AOPA: NTSB Pilot Drug Study 'Incomplete'

Group says many drug-related unknowns remain.

NTSB Pilot Drug Study

NTSB Pilot Drug Study

AOPA says a study released by the National Transportation Safety Board this week on pilot drug use is "incomplete and its conclusions should be regarded with caution."

The study of more than 6,600 cases reviewed toxicology tests performed on pilots killed in aviation accidents from 1990 through 2012. In it the NTSB concluded that drug use of all types, including over the counter and prescription medications, is on the rise among pilots and that the risk of impairment from drugs is also increasing.

But AOPA points out there are only a handful of accidents each year in which medical or drug impairment is cited as a factor. The NTSB also concedes that some of the increased prescription drug use could simply be due to the aging U.S. population.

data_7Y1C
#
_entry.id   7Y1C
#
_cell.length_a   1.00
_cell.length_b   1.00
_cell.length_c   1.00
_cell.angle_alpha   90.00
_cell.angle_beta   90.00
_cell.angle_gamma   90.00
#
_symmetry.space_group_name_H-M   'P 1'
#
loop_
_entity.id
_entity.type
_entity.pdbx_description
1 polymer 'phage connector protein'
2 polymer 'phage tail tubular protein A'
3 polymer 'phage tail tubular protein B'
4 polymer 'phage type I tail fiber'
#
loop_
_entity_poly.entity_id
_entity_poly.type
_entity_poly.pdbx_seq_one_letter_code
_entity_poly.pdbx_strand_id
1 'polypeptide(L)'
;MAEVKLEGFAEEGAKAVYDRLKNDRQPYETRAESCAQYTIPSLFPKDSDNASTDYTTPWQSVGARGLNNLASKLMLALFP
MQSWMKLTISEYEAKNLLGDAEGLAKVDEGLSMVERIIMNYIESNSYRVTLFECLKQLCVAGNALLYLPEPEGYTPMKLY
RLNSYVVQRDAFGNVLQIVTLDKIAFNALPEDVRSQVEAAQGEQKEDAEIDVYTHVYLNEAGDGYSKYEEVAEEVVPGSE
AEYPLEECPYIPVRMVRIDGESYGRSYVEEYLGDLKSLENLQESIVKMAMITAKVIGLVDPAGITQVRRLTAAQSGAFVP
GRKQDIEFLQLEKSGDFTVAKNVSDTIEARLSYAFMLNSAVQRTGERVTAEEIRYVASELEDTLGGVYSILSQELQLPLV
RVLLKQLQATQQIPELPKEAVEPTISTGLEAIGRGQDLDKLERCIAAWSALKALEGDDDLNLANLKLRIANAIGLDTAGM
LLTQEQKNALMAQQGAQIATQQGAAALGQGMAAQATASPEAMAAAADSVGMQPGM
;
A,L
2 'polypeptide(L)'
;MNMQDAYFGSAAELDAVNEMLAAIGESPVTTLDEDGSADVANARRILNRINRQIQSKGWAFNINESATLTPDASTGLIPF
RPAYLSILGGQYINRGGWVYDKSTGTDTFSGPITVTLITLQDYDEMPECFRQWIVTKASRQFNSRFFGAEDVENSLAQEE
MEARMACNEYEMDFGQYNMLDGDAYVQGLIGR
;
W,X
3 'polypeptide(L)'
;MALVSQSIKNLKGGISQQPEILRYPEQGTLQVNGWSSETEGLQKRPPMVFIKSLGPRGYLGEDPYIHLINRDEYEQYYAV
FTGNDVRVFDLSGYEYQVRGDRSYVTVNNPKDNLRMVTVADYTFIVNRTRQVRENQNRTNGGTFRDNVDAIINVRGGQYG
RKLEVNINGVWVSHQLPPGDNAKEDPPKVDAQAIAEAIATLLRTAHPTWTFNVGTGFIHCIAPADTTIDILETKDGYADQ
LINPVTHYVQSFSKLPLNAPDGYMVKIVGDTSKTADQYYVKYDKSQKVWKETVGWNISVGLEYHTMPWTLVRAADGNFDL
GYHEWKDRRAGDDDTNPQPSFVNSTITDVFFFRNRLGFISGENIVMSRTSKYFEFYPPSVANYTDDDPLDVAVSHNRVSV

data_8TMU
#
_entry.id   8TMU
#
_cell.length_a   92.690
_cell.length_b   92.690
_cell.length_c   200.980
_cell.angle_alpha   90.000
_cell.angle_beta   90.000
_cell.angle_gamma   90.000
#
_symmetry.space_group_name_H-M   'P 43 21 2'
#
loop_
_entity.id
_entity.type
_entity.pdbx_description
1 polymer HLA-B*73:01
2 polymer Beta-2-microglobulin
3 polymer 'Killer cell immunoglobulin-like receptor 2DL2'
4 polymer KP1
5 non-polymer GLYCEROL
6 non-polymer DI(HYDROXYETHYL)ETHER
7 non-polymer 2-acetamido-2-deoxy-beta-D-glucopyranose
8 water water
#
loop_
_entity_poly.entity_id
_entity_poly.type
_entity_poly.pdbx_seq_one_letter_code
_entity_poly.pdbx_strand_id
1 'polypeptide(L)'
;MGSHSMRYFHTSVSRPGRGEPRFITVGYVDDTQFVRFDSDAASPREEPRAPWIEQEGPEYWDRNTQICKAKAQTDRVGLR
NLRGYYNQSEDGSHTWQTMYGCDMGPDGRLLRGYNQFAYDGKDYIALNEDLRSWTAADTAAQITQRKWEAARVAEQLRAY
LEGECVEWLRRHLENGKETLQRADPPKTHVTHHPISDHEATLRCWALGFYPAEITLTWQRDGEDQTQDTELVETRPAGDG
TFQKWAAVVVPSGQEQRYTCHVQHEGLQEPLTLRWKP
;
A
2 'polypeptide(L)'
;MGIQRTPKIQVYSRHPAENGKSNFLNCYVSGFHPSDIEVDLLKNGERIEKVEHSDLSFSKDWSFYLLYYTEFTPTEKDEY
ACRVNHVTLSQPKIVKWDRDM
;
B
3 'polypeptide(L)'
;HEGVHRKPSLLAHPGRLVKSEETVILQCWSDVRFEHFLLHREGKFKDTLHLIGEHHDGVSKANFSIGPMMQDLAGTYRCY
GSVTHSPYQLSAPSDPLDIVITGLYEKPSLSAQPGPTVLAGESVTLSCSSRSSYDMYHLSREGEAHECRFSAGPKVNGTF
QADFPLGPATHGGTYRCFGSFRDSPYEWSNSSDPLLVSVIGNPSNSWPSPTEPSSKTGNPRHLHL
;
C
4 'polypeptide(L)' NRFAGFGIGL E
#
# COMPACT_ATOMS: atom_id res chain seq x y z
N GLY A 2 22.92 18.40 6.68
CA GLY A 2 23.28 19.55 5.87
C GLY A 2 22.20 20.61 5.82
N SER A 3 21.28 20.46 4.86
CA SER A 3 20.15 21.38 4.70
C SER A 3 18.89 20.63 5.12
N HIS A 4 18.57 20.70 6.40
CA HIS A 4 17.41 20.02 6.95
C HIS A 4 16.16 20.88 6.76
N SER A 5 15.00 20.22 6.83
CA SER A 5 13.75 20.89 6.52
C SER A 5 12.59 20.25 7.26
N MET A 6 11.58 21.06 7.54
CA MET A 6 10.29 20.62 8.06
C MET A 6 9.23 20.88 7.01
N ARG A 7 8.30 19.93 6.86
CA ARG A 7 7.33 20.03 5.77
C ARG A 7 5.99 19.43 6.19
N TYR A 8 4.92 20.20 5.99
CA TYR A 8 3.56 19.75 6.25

"There are just far too many gaps and unknowns in this study for us to be able to draw any meaningful conclusions about aviation safety," AOPA President Mark Baker said, according to the association's website. "Overall the number of general aviation accidents has declined significantly over the past decade, and continuing that trend should be our focus. What pilots really need is good information about how to determine their fitness to fly, and we are working with medical experts and others in the aviation community to give them better educational and decision-making tools."

In the report, the NTSB recommended that the FAA provide a list of drugs that are allowed and disallowed. Currently, the agency only provides such information to aviation medical examiners. AOPA, however, notes that it maintains a medications database that contains the trade and generic names of drugs the FAA allows and prohibits.

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